Why NSW Police never interviewed Christian Porter

NSW Police have revealed why they never interviewed former Attorney-General Christian Porter over a 1988 rape allegation and confirmed the alleged victim tried to deliver a statement via Skype during the coronavirus lockdowns.

Outlining new information about how the case was handled, police have confirmed the woman who accused Mr Porter of rape asked to deliver her witness statement via Skype during the COVID-19 pandemic – a request the NSW Police resisted and her friends and family were never interviewed after her death.

The woman ultimately decided to withdraw her complaint after COVID delayed the meeting with detectives and died by suicide at home just 24 hours later.

Mr Porter strenuously denies the allegations that relate to a 1988 debating conference in Sydney. He has launched defamation action against the ABC over the reporting of an anonymous letter sent to the Prime Minister setting out allegations against a member of Cabinet.

He subsequently self-identified himself as the target of the allegations.

RELATED: NSW Police never got letter outlining allegations

It was the woman’s decision to withdraw the complaint that resulted in police not interviewing Mr Porter after her death, according to NSW Police.

“It is current standard practice that once a signed victim statement has been obtained from a victim and further corroborative enquiries are made, the formal allegation can and should be put to the person of interest as per procedural fairness principles for investigators,” NSW Police said.

“On June 23, 2020 the (alleged) victim clearly communicated to investigators that she no longer felt able to proceed with the report. The NSWPF did not have a signed statement from the (alleged) victim, hence no formal allegation to put to the person of interest. In keeping with the (alleged) victim’s wishes no further investigation took place and the person of interest was not interviewed.”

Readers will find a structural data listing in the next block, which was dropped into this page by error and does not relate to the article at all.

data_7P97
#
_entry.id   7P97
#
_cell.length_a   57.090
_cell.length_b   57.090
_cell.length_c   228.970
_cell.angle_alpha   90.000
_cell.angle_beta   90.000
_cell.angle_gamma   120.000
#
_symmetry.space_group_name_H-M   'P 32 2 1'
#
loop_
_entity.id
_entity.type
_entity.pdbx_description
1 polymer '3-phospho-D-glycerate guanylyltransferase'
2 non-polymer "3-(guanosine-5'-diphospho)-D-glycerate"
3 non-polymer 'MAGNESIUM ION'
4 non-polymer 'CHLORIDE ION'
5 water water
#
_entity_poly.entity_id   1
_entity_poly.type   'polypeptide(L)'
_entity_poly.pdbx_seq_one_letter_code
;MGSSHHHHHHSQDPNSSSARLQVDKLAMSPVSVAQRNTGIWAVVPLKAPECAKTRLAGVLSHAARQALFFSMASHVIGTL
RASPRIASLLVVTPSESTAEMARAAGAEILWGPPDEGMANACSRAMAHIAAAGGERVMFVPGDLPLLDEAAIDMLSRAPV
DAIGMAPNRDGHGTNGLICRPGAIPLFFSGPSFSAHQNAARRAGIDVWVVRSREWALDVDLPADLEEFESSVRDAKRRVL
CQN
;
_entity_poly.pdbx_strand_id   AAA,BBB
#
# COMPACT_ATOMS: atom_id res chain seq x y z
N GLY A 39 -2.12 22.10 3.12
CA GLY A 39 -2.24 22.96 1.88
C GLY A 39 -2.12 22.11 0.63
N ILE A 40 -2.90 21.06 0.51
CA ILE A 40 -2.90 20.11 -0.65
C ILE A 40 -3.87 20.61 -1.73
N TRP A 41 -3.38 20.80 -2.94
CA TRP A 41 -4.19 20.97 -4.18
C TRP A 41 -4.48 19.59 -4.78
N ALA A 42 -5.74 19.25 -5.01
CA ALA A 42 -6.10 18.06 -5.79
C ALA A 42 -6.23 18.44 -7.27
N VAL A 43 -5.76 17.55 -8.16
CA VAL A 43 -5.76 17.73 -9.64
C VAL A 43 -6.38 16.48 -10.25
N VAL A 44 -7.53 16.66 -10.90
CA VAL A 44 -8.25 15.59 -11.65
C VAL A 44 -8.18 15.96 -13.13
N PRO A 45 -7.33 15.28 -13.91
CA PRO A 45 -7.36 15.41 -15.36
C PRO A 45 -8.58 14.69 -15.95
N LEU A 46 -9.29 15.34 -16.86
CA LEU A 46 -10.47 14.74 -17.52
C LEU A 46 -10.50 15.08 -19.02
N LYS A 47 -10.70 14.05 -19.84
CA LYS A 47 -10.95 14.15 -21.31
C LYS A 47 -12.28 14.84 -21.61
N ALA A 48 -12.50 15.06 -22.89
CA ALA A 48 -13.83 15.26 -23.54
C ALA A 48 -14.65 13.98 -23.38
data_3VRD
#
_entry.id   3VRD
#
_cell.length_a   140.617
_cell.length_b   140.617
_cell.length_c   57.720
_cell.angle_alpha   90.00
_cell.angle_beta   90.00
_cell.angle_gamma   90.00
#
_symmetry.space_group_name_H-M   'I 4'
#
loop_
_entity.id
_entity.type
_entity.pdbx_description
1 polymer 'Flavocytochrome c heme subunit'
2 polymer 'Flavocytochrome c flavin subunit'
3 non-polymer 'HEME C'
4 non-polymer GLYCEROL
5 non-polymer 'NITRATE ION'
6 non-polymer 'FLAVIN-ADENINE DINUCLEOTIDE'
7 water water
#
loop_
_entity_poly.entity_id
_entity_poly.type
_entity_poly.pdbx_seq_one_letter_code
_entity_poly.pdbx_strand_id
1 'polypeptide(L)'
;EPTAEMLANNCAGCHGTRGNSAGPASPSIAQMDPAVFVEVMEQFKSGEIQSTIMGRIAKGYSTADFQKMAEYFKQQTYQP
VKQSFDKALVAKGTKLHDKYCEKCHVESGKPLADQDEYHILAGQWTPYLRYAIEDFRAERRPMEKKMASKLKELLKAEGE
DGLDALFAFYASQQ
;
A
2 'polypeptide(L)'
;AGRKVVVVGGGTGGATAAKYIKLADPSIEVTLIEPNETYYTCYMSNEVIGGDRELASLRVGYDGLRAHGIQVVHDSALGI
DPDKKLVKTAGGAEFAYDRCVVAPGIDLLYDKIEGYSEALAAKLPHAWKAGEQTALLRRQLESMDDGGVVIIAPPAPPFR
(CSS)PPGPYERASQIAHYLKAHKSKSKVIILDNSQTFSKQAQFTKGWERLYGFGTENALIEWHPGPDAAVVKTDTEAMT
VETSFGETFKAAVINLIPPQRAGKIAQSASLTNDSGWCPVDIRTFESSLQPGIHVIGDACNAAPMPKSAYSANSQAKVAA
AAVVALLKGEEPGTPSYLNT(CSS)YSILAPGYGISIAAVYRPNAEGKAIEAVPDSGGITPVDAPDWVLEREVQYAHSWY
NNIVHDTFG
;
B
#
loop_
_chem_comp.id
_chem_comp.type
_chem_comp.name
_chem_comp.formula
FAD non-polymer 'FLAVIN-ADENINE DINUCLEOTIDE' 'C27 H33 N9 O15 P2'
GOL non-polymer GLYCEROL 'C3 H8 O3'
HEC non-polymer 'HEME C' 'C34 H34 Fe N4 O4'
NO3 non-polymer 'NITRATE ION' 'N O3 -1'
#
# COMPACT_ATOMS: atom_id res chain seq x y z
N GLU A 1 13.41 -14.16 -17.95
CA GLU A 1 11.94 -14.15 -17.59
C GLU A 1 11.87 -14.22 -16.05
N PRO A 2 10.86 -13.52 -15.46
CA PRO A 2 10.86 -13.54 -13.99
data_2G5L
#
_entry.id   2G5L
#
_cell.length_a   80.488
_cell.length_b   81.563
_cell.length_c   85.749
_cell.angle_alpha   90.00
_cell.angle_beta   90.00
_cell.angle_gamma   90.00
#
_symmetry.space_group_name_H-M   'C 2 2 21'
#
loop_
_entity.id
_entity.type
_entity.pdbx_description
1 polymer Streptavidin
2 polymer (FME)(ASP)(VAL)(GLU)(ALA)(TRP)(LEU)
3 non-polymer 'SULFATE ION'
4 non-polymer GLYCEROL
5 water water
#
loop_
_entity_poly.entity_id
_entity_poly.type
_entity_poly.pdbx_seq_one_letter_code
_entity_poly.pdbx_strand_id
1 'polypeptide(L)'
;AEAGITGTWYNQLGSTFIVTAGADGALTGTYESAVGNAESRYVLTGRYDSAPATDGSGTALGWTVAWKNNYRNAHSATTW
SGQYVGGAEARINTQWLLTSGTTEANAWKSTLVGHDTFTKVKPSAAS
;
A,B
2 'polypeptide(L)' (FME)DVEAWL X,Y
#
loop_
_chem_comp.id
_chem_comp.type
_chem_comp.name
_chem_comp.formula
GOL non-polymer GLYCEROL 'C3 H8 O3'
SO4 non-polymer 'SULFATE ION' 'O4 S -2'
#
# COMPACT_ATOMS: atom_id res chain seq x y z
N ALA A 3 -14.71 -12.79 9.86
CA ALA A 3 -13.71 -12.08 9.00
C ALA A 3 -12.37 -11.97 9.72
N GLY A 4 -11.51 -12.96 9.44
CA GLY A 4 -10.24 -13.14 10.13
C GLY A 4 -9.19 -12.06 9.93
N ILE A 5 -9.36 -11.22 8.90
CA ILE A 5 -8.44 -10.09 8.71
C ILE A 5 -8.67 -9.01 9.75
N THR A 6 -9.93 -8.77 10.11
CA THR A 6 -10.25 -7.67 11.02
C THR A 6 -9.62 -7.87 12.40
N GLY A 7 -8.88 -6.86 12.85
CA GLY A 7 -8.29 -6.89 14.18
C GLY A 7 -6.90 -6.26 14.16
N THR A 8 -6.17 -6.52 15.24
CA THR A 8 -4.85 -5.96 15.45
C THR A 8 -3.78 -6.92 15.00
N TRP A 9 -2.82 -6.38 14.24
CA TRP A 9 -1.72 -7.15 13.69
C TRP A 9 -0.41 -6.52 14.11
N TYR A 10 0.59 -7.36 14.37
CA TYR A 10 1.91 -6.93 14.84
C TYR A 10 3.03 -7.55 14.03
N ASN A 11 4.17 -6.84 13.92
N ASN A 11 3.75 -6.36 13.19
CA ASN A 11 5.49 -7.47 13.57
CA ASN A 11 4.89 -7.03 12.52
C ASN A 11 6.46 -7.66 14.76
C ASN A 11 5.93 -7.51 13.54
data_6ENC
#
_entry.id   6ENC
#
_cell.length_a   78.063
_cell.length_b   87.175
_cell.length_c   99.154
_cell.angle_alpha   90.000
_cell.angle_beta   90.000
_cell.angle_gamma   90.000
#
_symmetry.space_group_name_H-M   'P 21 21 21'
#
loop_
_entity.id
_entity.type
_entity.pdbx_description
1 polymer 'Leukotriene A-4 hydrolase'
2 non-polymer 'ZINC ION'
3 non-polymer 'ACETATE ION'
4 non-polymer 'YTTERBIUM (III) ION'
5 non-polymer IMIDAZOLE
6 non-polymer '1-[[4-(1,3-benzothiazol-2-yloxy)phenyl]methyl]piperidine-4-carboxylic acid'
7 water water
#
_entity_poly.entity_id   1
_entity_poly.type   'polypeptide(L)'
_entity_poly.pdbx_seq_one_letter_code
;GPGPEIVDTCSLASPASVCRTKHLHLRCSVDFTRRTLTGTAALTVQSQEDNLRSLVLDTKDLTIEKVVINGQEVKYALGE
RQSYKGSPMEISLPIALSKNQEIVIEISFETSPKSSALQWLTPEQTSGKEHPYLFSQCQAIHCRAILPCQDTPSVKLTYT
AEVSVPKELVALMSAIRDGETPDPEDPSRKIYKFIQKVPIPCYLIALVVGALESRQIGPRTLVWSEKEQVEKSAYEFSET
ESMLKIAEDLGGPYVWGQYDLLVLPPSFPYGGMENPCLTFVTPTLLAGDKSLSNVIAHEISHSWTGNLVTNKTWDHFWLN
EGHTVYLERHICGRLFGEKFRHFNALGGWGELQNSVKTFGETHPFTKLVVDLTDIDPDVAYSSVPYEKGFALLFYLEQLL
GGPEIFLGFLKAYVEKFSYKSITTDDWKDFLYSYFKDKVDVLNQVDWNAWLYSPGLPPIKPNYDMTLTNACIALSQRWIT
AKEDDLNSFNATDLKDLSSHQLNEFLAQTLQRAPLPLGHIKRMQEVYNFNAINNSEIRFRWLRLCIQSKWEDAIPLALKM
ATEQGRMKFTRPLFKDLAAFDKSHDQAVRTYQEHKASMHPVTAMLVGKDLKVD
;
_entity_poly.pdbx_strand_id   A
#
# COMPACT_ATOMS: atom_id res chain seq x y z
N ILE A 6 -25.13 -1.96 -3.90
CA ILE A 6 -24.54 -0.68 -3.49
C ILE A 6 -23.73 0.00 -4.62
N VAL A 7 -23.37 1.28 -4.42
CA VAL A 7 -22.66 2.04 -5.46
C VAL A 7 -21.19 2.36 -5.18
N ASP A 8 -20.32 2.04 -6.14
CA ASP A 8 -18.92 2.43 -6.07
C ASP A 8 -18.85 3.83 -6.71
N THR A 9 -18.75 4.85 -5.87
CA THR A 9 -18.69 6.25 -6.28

NSW Police established Strike Force Wyndarra in February 2020 after receiving information from Mr Porter’s accuser.

Detectives from Strike Force Wyndarra were due to travel to Adelaide to take the woman’s formal statement in March 2020 but their trip was postponed after the COVID-19 outbreak.

RELATED: Accuser’s family begs media not to identify daughter

On Wednesday June 24, 2020, the woman’s body was located at a home at Adelaide by South Australia Police. She had committed suicide just hours after telling police she did not want to proceed with a formal complaint.

In answers to questions on notice, NSW Police confirmed the complainant did ask to provide a formal statement over the telephone or via video.

“Yes. On April 1, 2020, the (alleged) victim requested that she commence her statement by way of Skype,” the response states.

“Investigators consulted with the (alleged) victim on April 2, 2020 by way of teleconference. Options were presented to the (alleged) victim in relation to obtaining her statement. A joint decision by all parties was made not to conduct the interview remotely. There were a number of reasons which led to this decision. The (alleged) victim was understanding and supportive of this decision.”

NSW Police also confirmed they made six telephone calls to the woman which were not answered.

RELATED: Porter, Reynolds moved in Cabinet reshuffle

The alleged victim also made two telephone calls to investigators which were not answered. On both occasions the woman’s missed calls were returned within seven minutes and five hours and 26 minutes respectively.

NSW Greens MLC David Shoebridge said the responses from NSW Police demanded further explanation.

“These answers raise yet more questions about the response of the NSW Police,” he said.

“When you speak to experienced investigators who have dealt with historical allegations they will tell you it’s not perfect but sometimes it’s the only option to take a statement by phone or video link.

“What is very distressing here is that this was an option that was requested by the complainant and open to police but for whatever reason was taken off the table.”

The answers provided also detail the Australian Federal Police decision to brief the NSW Police on the letter outlining the allegations rather than send it to investigators in full.

The letter requested urgent action be taken by the Prime Minister to investigate the 1988 alleged rape.